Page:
The Making of an Egyptologist?

My granddaughter wants to be an Egyptologist. At fourteen, she has been teaching herself to read hieroglyphics, using the classic, Hieroglyphics for Beginners, by E. A. Wallis Budge.

This all began in third grade when a teacher introduced her to myths from various cultures. She was intrigued by Egyptian mythology.

Intrigue turned to the desire to know more, when her mother picked up on the interest a couple of years later and we began reading Elizabeth Peters’ Crocodile on the Sandbank as a family story. She was hooked on the series and on what Egyptologist, Barbara Mertz who wrote under the pseudonym, Elizabeth Peters, was teaching her about ancient Egypt.

I gave her a stamp set with Egyptian hieroglyphics from The Metropolitan Museum in New York, but it was soon clear that it was not enough. That’s when her mother introduced her to Wallis Budge, the famous Egyptologist who worked for the British Museum in the Golden Age of Egyptology during which Elizabeth Peters’ heroine, Amelia Peabody, plumbed the treasures of ancient Egypt and solved mysteries on the side. Now the book is well worn and indexed with post-its from beginning to end.

On a visit to the Egyptian collection at The Metropolitan Museum in New York, she was able to explain a great deal to us about what various artifacts said and take us deeper into the exhibits we were seeing. Her mother made her close her eyes before we entered The Temple of Dendur. I wish you could have seen her face when she saw it for the first time. It was a joy to watch her guide a good friend from the UK through the exhibit a year later (see the picture above).

Her growing interest in archeology was heightened by watching back episodes of The Time Team. For the uninitiated, The Time Team was a British television production that lasted from 1994 until 2017. Every episode covered an archeological dig, limited to three days. Excavations were led by first-rate archeologists, usually in England, and covered the range of human history. The actor, Tony Robinson, explained things in terms we could all understand, interviewing the professionals about the decisions they were making.

So now, my granddaughter wants to be an archeologist, focusing on ancient Egypt. As a former teacher and teacher-educator, I find satisfaction in knowing than an elementary school teacher ignited the spark. As a writer, I’m delighted at how a mystery series sharpened her interest and supplied her with a great deal of accurate information along with the good fun and imaginative adventure.

Will she follow through and become an Egyptologist? All I can say is, “Go girl! Follow the dream.” If the dream changes on the way, she will have had the joy of learning new things that will enrich whatever comes next. If she ends up excavating tombs in Egypt, I’m in for an Egyptian holiday!

Mist, Children, Poetry and Times Past

Mist marches across the valley.
Down a long slope the mist marches.
And then up a long slope the mist marches.
from Carl Sandburg, Mist Marches Across the Valley

Last week I was in a beautiful old farmhouse on the Choptank River where I focused entirely on writing. The first few days were rainy. The river ran high. I loved the wet mornings, watching the mist rise from the river.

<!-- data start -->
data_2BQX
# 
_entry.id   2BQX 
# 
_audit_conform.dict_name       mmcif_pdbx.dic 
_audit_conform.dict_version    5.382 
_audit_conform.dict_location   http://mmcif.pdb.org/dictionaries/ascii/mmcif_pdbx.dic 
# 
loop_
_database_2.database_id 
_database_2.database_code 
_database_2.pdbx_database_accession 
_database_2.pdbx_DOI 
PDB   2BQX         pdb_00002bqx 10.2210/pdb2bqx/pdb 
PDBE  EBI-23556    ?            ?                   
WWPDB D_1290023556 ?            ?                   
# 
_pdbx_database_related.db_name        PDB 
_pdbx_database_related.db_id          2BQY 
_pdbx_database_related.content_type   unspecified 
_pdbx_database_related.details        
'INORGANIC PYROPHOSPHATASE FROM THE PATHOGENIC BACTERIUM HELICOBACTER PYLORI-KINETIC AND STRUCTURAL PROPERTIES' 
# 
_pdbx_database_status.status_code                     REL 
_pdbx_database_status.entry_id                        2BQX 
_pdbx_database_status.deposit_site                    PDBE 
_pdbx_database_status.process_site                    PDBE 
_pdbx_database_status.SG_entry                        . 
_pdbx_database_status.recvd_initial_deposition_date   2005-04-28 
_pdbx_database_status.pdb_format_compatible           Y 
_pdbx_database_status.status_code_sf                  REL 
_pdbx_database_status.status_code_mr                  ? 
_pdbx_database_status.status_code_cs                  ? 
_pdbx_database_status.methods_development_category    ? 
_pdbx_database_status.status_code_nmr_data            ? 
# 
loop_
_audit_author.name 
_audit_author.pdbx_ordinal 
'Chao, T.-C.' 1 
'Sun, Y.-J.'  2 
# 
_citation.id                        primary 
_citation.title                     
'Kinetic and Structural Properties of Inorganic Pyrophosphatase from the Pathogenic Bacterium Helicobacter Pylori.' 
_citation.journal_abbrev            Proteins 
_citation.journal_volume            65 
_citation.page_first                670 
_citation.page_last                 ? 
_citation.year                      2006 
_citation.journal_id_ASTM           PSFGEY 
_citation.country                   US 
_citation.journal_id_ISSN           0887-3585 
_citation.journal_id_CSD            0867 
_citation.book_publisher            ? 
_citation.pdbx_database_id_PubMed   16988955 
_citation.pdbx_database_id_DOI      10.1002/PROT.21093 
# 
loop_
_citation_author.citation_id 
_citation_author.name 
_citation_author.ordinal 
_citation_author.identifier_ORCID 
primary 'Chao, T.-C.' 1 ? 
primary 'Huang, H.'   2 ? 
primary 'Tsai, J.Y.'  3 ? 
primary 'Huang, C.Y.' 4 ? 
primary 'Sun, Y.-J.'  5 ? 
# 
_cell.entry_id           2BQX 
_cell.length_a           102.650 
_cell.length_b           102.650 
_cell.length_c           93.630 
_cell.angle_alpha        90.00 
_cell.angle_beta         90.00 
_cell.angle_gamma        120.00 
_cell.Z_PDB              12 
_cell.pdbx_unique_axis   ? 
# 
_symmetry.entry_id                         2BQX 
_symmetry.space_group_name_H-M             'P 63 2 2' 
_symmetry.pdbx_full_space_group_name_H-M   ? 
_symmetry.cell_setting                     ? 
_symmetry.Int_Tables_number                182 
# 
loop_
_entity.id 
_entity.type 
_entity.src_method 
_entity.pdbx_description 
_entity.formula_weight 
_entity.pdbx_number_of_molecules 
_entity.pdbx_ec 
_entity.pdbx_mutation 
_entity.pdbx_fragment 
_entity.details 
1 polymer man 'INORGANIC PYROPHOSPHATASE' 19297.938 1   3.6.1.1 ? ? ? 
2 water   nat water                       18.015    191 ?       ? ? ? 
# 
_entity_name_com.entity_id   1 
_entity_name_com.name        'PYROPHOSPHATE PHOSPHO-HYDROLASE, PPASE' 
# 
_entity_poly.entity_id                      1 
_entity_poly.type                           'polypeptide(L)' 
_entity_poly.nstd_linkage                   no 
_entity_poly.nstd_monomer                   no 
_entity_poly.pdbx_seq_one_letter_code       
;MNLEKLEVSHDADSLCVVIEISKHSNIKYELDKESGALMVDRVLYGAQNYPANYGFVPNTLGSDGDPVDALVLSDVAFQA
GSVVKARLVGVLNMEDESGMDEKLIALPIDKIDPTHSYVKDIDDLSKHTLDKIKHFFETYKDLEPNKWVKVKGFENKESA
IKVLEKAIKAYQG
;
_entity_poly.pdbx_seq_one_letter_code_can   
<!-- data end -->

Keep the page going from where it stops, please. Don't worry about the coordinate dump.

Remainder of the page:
Carl Sandburg talks about how mist moving across the valley carries everything with it, armies, kingdoms, guns. The rhythms of nature, like mist, are timeless, indifferent to our triumphs and failures.

When I taught in elementary school, I always looked forward to the first really misty, foggy morning. It was the perfect time to introduce Carl Sandburg’s little haiku (as he referred to it) to the children:

The fog comes on little cat feet, It sits looking over harbor and city on silent haunches And then moves on.  

I never asked children to memorize a poem. I invited them to join me in saying a line that stood out for them. They knew “Fog”almost immediately after I introduced it. By the end of the year, whether I was with kindergartners or fifth grade, we had a reperitorie of a couple of dozen favorites that we knew by heart and we enjoyed together. 

Fall was a great time to invite children into the Walter de la Mare’s Someone, too.  It is a perfect poem for this season. There is such a mysterious, haunting quality to it, inviting imagination. “I’m sure, sure, sure,”and “At all, at all, at all.”Were great places to join in at first. 

Some One

Some one came knocking
At my wee, small door;
Someone came knocking;
I’m sure-sure-sure;
I listened, I opened,
I looked to left and right,
But nought there was a stirring
In the still dark night;
Only the busy beetle
Tap-tapping in the wall,
Only from the forest
The screech-owl’s call,
Only the cricket whistling
While the dewdrops fall,
So I know not who came knocking,
At all, at all, at all.

We used to speculate about who came knocking and whether or not they knocked at a fairy door.  Could have been, if you have imagination.

I talk more about how I taught poetry in the classroom and the connection between peotry and children’s spirituality in an essay I wrote for the Teachers College Record a few years ago: 

Only Those Who See Take Off Their Shoes: Seeing the Classroom as a Spiritual Space,  Teachers College Record Volume 111, Number 12, December 2009, pp. 2713–2731 

The writing retreat was productive. Wet October mornings brought back memories of mist, children, poetry and times past.